One man, Fred Korematsu, had plastic surgery done and changed his identity in order to stay out of internment camps; but was still captured. When America was thrust into World War II on December 11, 1941, there was a shortage of American soldiers to be sent into the war. As a result, thousands of Japanese-Americans were removed from intern... ... middle of paper ... ...would attack the country. This fear caused every Japanese-American to be evacuated from their homes and businesses and locked away in internment camps. But, when America was brought into World War II, there was not enough soldiers to defend the country.
So the hysteria was understable. The question was whether or not to do anything about it, and for an angry, grief stricken America, internment camps were the answer. Mass hysteria of the Japanese caused the urge for government issue of executive order 9066 to satisfy the anti-Japanese groups and to rid of all the fear. The order was based on a false claim. The day of, Japanese Americans were given 48 hours to leave their homes a... ... middle of paper ... ...f American citizens of Japanese ancestry and resident aliens from Japan.The Japanese attempted to fight back and prove their innocence.The most famous case, Korematsu v. United States shows that.
The internment of the Japanese Americans during World War II was one of the most notorious human rights violations of the 20th century. The bombing of Pearl Harbor and the declaration of war against Japan may have sparked the internment of Japanese Americans, though the same reasoning was not enough to intern German Americans or Italian Americans. The internment of Japanese Americans stemmed from a buildup of anti-Asian sentiments among the White majority of America prior to World War II, specifically from the populations of Washington State and California. The political and social treatment of Japanese Americans prior to World War II led to the internment of Japanese Americans and resembles the current treatment of Muslim Americans today.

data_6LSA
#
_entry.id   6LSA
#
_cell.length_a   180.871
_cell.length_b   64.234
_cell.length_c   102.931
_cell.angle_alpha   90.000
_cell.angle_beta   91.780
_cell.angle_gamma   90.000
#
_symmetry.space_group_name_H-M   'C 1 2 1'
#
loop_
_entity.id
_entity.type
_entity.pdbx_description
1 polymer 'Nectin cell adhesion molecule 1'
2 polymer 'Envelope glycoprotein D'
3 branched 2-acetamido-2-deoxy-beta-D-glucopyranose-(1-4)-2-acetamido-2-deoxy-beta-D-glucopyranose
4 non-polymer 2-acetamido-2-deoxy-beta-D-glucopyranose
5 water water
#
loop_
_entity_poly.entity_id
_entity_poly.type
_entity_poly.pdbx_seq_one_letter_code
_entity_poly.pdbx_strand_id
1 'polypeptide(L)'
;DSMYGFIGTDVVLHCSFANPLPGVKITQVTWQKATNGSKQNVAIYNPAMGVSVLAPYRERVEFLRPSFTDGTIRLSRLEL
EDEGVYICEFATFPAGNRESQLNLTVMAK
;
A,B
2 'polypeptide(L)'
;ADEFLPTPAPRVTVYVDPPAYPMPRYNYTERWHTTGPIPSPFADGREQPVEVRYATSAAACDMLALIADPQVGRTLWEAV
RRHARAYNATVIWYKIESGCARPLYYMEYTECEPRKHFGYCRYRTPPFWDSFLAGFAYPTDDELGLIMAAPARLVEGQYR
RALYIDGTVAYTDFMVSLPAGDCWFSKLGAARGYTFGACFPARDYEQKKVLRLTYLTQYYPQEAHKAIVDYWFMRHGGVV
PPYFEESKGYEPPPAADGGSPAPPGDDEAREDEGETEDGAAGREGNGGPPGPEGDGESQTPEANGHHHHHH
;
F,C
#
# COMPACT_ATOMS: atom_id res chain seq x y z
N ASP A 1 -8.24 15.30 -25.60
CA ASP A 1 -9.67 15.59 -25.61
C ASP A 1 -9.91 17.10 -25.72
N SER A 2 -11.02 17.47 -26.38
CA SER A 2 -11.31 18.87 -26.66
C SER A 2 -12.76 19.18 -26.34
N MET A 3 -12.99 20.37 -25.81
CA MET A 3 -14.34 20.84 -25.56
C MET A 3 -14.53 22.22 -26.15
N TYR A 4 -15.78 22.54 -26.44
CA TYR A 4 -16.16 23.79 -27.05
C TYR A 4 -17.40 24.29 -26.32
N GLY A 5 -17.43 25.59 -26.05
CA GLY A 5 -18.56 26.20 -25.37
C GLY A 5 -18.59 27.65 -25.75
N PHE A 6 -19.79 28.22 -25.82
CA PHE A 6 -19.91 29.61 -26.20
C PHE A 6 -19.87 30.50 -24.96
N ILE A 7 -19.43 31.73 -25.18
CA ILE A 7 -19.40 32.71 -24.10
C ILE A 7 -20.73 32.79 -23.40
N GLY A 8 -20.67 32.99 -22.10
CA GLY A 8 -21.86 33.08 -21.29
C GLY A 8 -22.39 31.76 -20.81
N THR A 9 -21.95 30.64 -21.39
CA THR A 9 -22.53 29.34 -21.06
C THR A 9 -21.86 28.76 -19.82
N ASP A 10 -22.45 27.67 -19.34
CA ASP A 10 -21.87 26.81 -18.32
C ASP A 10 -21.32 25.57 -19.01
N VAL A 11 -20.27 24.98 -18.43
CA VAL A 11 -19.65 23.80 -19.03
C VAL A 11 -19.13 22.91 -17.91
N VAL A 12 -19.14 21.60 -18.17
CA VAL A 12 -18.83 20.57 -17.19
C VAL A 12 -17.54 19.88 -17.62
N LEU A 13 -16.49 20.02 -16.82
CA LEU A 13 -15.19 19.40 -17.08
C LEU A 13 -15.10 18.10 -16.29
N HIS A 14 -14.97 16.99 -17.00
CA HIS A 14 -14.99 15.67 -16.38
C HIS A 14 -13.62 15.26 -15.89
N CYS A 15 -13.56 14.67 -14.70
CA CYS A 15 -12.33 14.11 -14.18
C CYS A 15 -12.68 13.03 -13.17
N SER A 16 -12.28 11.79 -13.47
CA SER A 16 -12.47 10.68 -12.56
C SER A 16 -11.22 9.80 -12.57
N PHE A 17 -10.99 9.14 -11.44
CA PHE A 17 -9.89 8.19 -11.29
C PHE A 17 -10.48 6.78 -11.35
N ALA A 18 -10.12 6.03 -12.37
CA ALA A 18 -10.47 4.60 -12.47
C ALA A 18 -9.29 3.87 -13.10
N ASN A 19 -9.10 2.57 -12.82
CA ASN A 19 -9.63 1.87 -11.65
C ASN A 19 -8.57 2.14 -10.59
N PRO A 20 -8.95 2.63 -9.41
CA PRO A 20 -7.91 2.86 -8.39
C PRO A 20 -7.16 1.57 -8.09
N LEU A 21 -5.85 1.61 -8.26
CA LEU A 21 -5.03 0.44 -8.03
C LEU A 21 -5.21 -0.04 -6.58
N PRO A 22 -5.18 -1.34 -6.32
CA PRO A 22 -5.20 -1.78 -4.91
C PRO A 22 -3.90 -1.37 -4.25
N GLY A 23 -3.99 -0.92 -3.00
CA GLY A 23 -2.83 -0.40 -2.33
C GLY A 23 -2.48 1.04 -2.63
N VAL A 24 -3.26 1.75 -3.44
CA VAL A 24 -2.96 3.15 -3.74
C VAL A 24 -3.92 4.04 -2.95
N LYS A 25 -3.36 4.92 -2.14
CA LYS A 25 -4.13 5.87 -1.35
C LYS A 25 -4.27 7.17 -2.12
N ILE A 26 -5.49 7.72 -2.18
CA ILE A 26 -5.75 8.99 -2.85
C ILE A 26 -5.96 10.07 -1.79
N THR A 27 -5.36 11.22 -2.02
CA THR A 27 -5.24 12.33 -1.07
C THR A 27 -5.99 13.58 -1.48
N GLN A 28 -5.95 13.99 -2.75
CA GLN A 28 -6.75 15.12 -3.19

Laws were passed to keep people of Japanese descent from becoming citizens or becoming property owners. Their entire lives were modeled by anti-Japanese laws in the early 1900’s it got so bad that they could not even marry in the U.S. unless it was to another person of Japanese descent. So by the time WWII came around the anti-Japanese agenda had a large following. Perl Harbor was just the push it needed to gain backing my Politicians publicly and it spread like wildfire. The Japanese came to this country for a better life and were discriminated against the entire time.
JapaneseAmericans In the early 1940’s, there was evidence of Japanese-American loyalty and innocence, but the information was not always well known. This, coupled with the factors of war hysteria led to the legal upholding of concentration camps in Korematsu v. U.S. (1944). The injustice was clouded, most immediately by the war, and indirectly by racism at home. The sneak attack on Pearl Harbor left a permanent indent on the way Americans viewed the Japanese. Indeed, it was this one act which thrust the isolationist U.S. into the middle of the world’s biggest war.